Soccer: Hawke's Bay United coach says burnout meant time out

By Anendra Singh

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HOME SWEET HOME: Hawke’s Bay United soccer coach Chris Greatholder enjoyed his almost month-long break with wife Kate and children Ruby, Molly and Harry just before Christmas before resuming next Sunday.
HOME SWEET HOME: Hawke’s Bay United soccer coach Chris Greatholder enjoyed his almost month-long break with wife Kate and children Ruby, Molly and Harry just before Christmas before resuming next Sunday.

A Rejuvinated Chris Greatholder says burnout from performing three roles prompted the need for a break.

The Kinetic Electrical Hawke's Bay United soccer coach is back at the helm to resume the franchise team's campaign in round eight of the ASB Premiership the following weekend.

In fifth place on the ladder but just two points adrift of leaders Waitakere United, the Bill Robertson-captained Bay play newcomers Wanderers Soccer Club at North Harbour in a 3pm kick off on Sunday, January 12.

"My role at Hawke's Bay United is 12 months a year.

"It's not just as the season's started when it's three games old. I started the season when it was seven months old," Greatholder says soon after returning to work as TSB manager in the region.

It was difficult but he had informed his playing group the Team Wellington game was going to be the last one for a couple of weeks at least.

The Bay lost 2-1 in Napier on December 1 and rumours were rife that he had spat the dummy but the board rectified his position.

It had "nothing to do" with losing to Team Wellington at Park Island.

"The board could have acted in a different way but instead they supported me."

Watching the next two games on the live feed on the website was "a horrible, horrible experience".

In his absence, the Bay drew 2-2 with Waitakere, pipped Canterbury United 1-0 and drew 4-4 with Auckland City.

"Results have been good since I've been gone so I'm really pleased to take over again where I'd left off in the new year."

Quitting all together did cross his mind although it was a "hard one".

"At one stage it was an option. I'm a busy man but I don't want to play a martyr or get the violin out.

"I've got three young children and a wife at home and I've got a responsibility as a bank manager," he says, adding the Bay United coaching role is a fulltime one.

"They don't need me there fulltime but it's a big role.

"It's three jobs in one so I guess I needed some time to breathe and sort of rest to get some energy back."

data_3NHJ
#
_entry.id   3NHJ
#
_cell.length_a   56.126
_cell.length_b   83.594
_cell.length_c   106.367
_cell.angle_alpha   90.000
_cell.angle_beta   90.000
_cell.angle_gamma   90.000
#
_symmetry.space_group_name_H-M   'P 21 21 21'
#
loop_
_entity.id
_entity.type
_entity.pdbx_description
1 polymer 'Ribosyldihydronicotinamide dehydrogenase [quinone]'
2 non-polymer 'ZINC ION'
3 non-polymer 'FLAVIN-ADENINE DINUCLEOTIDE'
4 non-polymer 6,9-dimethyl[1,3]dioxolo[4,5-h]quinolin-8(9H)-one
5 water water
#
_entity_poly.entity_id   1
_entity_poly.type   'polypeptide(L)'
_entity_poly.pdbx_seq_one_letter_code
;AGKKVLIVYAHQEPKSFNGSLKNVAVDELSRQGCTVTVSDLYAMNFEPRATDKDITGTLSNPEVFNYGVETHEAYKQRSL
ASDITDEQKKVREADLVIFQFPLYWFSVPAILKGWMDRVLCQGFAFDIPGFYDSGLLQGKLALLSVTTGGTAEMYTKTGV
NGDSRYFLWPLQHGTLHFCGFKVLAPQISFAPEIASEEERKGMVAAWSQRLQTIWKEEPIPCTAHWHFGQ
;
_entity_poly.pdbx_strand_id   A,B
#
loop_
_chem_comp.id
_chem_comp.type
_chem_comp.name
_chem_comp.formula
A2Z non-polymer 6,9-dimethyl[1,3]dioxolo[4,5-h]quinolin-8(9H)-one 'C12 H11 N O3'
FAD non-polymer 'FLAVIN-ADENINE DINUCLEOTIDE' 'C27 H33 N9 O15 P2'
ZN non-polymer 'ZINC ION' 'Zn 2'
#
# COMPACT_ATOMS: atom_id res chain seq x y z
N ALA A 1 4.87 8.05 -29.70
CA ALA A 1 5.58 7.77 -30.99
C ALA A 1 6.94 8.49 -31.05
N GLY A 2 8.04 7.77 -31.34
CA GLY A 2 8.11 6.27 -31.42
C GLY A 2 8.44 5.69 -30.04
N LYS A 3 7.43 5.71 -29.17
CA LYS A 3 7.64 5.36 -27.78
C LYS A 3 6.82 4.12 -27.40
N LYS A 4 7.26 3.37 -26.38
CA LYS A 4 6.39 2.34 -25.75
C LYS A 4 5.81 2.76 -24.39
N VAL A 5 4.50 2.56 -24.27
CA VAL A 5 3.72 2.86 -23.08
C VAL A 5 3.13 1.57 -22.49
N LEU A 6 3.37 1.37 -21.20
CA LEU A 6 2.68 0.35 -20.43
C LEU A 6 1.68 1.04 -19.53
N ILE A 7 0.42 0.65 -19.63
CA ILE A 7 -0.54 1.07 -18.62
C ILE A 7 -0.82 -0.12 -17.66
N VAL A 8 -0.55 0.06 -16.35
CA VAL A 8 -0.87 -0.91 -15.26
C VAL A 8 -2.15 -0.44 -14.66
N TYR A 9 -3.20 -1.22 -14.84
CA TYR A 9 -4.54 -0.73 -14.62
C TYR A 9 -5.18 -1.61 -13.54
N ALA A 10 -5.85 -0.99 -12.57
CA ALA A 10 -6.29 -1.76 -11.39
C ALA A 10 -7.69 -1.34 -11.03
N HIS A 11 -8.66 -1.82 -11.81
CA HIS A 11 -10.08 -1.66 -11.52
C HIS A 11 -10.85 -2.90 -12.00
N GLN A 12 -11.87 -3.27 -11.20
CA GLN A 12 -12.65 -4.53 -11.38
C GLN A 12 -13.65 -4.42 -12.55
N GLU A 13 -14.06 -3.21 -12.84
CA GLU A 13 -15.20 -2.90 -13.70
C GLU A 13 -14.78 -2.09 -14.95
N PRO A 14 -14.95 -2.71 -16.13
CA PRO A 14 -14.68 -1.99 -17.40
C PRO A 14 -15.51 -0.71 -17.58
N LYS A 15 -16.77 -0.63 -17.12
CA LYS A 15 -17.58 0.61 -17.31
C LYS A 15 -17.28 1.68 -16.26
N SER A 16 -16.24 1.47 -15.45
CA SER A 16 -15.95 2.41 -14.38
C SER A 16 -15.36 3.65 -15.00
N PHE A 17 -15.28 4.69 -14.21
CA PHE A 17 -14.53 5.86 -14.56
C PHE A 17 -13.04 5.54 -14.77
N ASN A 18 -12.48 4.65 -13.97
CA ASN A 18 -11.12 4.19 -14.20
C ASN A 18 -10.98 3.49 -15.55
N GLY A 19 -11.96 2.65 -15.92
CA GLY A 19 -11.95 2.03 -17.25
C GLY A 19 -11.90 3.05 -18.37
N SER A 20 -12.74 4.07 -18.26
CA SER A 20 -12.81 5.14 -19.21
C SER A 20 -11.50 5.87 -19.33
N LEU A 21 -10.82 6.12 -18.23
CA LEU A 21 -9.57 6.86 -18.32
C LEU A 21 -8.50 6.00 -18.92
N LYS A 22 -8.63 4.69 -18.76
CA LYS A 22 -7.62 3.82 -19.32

Some nice comments from the Bay soccer community have left him humbled.

"I got some texts of support and the playing group have been fantastic with each one of them taking some time out to contact me."

His coaching stable and the franchise board also got behind him.

"I'm thankful and grateful for that. I have no doubt that's the break I needed so I feel really good about coming back in to create something special over the next two months."

Throughout winter he spent time in Auckland, Wellington and Palmerston North recruiting players.

"I would rather have not had the time off. I just felt it was necessary at the time and in the best interests of the football club and my family that I take it."

It was a case of putting stop-gap measures rather than making wholesale changes.

Greatholder, in his previous season, had disclosed he was dealing with a bout of jangled nerves. He reveals a "little bit of that did come back".

"I think that's just a passing thing and a sportsman's thing.

"If I didn't get nervous before games then I'd be too much in my comfort zone there."

He had started enjoying the way they have been playing, going into games a lot more relaxed and comfortable than his first season at the helm.

"I can't remember the last break I had or if I've ever had one.

"It's given me time to put a lot of things in perspective to plan my life around work and Hawke's Bay United."

He has prepared "session plans" for the soccer team going into the new year with the premiership.

"I'm very hopeful we'll be creating some history this time around and it'll be champions to ASB Premiership in three to four months," says the man who helped create history last summer in coaching Bay United to their maiden playoffs in the premiership's nine seasons of existence.

Assistant coach Perry Cotton had done well and the lads bonded, too, to realise "it's them against the world, almost".

"We're in our own tight-knit group there, including the board and the support staff getting together to put their arms around each other. It got them tighter than they probably were after a couple of battling draws and a win over Canterbury United at home."

Greatholder says it's good to keep the team ticking.

"It's the nature of the league so it's really great where you can celebrate each three points with merit."

Wife Kate, he jokingly reveals, was ready to kick him out of their Havelock North house.

"It was a great little Christmas period where you could enjoy things that make life enjoyable."

- HAWKES BAY TODAY

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